Safety in Soccer

To help your child avoid injury while playing soccer, follow these safety tips from the American Academy of Pediatrics, the American Academy of Orthopaedic Surgeons, the U.S. Consumer Product Safety Commission, and other sports health organizations. (Note: Adults should heed this safety guidance, too.)

  • Before your child starts a training program or enters a competition, take him or her to the doctor for a physical exam. The doctor can help access any special injury risks your child may have.     
  • Make sure your child wears all the required safety gear every time he or she plays and practices. Your child should wear shin guards during every game and every practice. Shoes with molded cleats or ribbed soles are recommended. Insist that your child warm up and stretch before playing.     
  • Don't allow your child to shoot goals before warming up.     
  • Teach your child not to play through pain. If your child gets injured, see your doctor. Follow all the doctor's orders for recovery, and get the doctor's OK before your child returns to play. Make sure first aid is available at all games and practices. Insist that your child follow and that coaches, and referees enforce all the rules of the game. For example, most leagues prohibit sliding tackles from behind, which can result in serious injury to players.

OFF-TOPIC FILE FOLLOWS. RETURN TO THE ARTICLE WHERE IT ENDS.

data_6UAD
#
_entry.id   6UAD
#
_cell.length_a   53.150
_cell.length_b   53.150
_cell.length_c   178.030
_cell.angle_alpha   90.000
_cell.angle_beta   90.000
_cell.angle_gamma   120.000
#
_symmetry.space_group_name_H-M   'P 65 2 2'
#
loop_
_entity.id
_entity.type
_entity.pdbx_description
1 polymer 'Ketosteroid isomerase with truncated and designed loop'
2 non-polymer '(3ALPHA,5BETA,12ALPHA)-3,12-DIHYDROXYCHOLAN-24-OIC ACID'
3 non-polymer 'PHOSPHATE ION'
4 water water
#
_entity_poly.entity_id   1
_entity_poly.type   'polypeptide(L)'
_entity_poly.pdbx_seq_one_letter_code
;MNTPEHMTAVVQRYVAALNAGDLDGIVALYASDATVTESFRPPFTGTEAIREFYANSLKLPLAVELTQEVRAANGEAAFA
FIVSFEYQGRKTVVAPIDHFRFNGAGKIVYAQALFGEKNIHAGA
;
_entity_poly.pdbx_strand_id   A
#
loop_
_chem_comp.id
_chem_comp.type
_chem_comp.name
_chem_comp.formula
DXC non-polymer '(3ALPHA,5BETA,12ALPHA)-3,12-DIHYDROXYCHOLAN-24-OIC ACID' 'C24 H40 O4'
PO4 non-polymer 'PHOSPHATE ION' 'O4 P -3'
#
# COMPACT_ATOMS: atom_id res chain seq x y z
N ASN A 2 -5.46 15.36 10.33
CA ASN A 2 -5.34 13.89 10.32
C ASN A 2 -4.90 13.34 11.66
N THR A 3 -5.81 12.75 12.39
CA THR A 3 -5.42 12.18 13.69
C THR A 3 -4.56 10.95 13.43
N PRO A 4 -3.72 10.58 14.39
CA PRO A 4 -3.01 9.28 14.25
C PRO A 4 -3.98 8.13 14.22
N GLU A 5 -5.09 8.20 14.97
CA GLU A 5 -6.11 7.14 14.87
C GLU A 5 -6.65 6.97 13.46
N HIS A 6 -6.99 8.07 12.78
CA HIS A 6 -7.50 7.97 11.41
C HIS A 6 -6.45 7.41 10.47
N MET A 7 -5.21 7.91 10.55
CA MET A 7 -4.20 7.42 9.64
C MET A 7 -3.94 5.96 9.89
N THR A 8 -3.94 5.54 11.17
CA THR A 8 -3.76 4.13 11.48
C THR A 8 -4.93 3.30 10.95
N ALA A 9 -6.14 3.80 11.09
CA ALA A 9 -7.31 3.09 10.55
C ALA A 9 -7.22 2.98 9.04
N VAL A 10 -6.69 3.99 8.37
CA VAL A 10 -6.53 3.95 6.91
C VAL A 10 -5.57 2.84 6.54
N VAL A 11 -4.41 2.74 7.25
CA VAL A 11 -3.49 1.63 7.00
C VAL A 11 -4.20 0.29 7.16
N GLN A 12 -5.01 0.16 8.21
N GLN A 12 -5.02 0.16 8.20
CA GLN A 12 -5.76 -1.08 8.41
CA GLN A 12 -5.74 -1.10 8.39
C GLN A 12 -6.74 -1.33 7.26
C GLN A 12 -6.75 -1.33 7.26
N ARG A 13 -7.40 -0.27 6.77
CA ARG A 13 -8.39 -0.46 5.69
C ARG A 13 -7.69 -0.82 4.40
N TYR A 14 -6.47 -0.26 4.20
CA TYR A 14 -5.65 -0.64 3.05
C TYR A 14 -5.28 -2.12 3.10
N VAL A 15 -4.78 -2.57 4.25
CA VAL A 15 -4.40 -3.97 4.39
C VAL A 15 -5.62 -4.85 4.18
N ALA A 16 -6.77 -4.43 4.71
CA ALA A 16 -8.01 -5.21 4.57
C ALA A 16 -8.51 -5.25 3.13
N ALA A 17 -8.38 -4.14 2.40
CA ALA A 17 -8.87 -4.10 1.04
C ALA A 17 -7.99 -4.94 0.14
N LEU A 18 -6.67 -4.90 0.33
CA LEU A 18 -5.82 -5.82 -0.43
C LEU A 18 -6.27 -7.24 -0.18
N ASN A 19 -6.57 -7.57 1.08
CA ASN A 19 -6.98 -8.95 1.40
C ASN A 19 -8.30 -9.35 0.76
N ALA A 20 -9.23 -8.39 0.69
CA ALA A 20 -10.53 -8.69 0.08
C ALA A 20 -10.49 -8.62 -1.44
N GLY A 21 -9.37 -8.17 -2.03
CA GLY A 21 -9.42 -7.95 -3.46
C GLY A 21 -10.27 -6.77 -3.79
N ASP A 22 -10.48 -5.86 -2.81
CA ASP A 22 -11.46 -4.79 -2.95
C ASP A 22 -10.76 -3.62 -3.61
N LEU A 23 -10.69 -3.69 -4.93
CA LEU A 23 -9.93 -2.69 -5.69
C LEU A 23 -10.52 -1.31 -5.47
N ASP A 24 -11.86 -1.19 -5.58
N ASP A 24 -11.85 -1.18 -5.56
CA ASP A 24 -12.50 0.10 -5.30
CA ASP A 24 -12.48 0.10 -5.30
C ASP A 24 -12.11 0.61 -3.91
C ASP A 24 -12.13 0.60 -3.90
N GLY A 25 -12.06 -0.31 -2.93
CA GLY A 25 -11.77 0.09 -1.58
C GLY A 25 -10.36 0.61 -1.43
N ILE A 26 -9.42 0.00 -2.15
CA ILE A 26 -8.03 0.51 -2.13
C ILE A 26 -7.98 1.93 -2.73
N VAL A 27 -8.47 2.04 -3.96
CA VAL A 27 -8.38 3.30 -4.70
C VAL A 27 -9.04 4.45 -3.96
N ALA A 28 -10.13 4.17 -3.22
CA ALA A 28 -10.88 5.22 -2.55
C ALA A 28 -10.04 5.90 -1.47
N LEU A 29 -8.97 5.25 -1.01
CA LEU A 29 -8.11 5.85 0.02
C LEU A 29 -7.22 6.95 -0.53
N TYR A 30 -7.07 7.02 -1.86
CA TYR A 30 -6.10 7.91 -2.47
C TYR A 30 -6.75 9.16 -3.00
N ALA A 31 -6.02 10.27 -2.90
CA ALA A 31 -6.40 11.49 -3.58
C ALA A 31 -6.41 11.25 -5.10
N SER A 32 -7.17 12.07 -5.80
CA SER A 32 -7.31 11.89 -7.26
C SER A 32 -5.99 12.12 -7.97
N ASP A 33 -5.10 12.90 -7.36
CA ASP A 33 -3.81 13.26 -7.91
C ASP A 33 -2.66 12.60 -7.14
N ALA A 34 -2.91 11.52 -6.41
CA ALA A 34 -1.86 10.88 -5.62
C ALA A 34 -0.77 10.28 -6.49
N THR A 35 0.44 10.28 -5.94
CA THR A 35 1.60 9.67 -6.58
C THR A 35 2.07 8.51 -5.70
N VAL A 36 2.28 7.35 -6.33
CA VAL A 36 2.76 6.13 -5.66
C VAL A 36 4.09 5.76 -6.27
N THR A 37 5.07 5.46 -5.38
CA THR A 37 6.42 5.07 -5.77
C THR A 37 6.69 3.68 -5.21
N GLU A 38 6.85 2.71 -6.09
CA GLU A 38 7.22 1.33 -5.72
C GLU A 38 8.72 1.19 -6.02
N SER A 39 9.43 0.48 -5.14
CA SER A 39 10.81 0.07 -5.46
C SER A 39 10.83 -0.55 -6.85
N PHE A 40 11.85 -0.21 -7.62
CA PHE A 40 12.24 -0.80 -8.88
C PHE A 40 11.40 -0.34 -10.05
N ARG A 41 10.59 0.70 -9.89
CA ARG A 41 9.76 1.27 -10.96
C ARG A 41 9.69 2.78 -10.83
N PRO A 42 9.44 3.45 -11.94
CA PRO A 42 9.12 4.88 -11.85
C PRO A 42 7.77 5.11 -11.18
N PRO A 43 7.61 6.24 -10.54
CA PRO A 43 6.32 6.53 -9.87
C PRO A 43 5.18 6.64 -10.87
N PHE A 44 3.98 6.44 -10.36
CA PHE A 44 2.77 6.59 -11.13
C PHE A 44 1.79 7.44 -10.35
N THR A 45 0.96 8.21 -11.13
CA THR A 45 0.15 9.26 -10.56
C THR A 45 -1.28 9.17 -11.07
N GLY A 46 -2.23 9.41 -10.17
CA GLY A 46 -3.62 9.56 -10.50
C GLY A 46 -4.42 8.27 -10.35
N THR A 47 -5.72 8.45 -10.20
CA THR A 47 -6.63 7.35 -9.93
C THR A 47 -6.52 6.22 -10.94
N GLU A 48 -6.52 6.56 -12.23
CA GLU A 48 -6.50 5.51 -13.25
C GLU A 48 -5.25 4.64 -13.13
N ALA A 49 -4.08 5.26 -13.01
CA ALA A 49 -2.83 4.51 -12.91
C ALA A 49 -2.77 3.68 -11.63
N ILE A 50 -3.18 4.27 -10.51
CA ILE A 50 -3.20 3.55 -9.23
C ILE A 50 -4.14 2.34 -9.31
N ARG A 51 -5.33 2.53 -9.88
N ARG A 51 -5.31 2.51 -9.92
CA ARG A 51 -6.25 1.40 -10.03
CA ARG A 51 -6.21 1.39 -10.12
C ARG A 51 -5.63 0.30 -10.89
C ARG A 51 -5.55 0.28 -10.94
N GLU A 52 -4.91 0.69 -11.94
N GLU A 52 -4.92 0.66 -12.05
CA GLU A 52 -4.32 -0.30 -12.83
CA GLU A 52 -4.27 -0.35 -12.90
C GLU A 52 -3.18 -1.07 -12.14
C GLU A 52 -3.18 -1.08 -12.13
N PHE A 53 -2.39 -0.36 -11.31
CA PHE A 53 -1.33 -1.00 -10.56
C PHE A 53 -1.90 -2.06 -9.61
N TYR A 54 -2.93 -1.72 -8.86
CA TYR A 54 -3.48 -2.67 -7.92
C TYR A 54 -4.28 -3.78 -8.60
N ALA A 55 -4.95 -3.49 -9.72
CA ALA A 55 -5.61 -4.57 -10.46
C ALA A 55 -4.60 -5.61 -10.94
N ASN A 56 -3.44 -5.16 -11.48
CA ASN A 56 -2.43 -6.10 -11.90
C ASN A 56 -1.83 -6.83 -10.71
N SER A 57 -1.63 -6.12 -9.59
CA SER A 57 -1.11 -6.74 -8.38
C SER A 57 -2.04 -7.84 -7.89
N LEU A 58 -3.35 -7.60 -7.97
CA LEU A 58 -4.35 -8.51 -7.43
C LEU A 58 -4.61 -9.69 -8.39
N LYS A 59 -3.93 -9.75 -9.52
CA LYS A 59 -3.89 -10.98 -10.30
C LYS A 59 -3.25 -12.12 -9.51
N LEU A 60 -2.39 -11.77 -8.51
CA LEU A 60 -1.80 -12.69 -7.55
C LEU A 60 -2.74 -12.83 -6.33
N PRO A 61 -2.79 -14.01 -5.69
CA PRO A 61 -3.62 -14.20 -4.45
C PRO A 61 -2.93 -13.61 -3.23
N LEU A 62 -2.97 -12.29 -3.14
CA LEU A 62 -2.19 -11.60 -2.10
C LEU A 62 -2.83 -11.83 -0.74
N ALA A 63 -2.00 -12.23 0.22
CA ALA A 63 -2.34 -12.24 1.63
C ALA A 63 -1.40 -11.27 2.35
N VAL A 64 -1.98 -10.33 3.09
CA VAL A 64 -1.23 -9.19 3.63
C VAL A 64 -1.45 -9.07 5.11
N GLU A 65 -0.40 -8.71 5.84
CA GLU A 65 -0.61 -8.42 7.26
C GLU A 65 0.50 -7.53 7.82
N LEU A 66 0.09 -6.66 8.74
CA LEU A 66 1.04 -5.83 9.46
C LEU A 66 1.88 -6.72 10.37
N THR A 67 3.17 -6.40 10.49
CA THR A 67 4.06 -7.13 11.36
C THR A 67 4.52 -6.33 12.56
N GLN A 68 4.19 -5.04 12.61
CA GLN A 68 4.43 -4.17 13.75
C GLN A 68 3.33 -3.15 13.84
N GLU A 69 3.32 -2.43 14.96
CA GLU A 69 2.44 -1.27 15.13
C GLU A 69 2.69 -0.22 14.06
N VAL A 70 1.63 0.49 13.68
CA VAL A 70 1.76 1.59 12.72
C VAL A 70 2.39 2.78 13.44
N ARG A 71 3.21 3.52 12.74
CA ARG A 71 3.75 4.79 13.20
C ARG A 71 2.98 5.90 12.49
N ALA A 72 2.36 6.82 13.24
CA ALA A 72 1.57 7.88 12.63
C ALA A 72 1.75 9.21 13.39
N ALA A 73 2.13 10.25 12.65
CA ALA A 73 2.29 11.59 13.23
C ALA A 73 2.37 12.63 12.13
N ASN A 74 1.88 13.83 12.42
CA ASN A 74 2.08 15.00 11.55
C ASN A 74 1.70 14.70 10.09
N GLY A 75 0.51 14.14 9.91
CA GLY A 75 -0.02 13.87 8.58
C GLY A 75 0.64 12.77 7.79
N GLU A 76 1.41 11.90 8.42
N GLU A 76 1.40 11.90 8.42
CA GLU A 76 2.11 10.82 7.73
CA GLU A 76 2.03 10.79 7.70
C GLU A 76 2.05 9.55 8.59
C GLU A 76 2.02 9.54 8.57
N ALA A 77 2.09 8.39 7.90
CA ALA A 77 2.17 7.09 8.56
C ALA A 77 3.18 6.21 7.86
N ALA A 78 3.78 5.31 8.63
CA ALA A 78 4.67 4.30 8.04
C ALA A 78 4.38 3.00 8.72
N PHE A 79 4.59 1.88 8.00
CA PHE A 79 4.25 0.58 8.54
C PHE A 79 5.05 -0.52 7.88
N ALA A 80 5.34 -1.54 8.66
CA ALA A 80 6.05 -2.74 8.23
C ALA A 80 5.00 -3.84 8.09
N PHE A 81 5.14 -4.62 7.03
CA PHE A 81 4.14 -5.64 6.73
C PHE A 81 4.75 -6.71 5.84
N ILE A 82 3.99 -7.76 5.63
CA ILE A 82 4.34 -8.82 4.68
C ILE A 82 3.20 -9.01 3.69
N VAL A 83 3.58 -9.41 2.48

• Talk to and watch your child's coach. Coaches should enforce all the rules of the game, encourage safe play, and understand the special injury risks that young players face.     
  • Ask your child's doctor and coach whether it's safe for your child to "head" the ball and, if so, make sure your child knows how to head the ball correctly to avoid head and neck injury Don't let your child climb on the goal posts or hang or swing from the crossbar.
    Above all, keep soccer fun. Putting too much focus on winning can make your child push too hard and risk injury.
         
  • Make sure the field and equipment are safe. Work with coaches, city officials, and other parents to improve safety.

             

Return to the Safety Resource Center